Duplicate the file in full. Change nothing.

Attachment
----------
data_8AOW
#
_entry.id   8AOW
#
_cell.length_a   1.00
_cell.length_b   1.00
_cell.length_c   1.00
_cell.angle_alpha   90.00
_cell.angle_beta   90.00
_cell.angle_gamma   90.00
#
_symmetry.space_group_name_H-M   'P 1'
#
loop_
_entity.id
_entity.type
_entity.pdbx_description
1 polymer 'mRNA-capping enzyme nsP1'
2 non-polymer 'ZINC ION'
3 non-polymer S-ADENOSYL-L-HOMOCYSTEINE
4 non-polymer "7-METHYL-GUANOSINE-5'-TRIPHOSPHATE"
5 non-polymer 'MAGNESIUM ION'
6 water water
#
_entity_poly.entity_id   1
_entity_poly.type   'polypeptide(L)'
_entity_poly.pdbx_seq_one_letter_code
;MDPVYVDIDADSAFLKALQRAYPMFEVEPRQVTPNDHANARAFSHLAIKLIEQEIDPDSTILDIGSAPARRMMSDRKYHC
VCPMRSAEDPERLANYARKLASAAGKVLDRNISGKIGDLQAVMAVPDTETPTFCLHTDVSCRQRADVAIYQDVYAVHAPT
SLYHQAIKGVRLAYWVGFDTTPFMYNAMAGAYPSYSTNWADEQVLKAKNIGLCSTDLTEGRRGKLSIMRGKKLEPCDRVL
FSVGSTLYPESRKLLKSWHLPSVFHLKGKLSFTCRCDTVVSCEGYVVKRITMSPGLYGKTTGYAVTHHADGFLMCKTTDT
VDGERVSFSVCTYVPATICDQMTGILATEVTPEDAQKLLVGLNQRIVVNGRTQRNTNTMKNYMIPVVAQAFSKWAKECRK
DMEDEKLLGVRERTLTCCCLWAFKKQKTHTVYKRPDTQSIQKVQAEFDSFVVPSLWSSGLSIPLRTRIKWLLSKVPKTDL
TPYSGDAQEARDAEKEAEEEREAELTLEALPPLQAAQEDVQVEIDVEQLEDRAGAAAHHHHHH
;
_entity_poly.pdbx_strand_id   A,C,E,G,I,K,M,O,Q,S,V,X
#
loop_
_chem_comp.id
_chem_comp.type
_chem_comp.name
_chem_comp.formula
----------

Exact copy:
data_8AOW
#
_entry.id   8AOW
#
_cell.length_a   1.00
_cell.length_b   1.00
_cell.length_c   1.00
_cell.angle_alpha   90.00
_cell.angle_beta   90.00
_cell.angle_gamma   90.00
#
_symmetry.space_group_name_H-M   'P 1'
#
loop_
_entity.id
_entity.type
_entity.pdbx_description
1 polymer 'mRNA-capping enzyme nsP1'
2 non-polymer 'ZINC ION'
3 non-polymer S-ADENOSYL-L-HOMOCYSTEINE
4 non-polymer "7-METHYL-GUANOSINE-5'-TRIPHOSPHATE"
5 non-polymer 'MAGNESIUM ION'
6 water water
#
_entity_poly.entity_id   1
_entity_poly.type   'polypeptide(L)'
_entity_poly.pdbx_seq_one_letter_code
;MDPVYVDIDADSAFLKALQRAYPMFEVEPRQVTPNDHANARAFSHLAIKLIEQEIDPDSTILDIGSAPARRMMSDRKYHC
VCPMRSAEDPERLANYARKLASAAGKVLDRNISGKIGDLQAVMAVPDTETPTFCLHTDVSCRQRADVAIYQDVYAVHAPT
SLYHQAIKGVRLAYWVGFDTTPFMYNAMAGAYPSYSTNWADEQVLKAKNIGLCSTDLTEGRRGKLSIMRGKKLEPCDRVL
FSVGSTLYPESRKLLKSWHLPSVFHLKGKLSFTCRCDTVVSCEGYVVKRITMSPGLYGKTTGYAVTHHADGFLMCKTTDT
VDGERVSFSVCTYVPATICDQMTGILATEVTPEDAQKLLVGLNQRIVVNGRTQRNTNTMKNYMIPVVAQAFSKWAKECRK
DMEDEKLLGVRERTLTCCCLWAFKKQKTHTVYKRPDTQSIQKVQAEFDSFVVPSLWSSGLSIPLRTRIKWLLSKVPKTDL
TPYSGDAQEARDAEKEAEEEREAELTLEALPPLQAAQEDVQVEIDVEQLEDRAGAAAHHHHHH
;
_entity_poly.pdbx_strand_id   A,C,E,G,I,K,M,O,Q,S,V,X
#
loop_
_chem_comp.id
_chem_comp.type
_chem_comp.name
_chem_comp.formula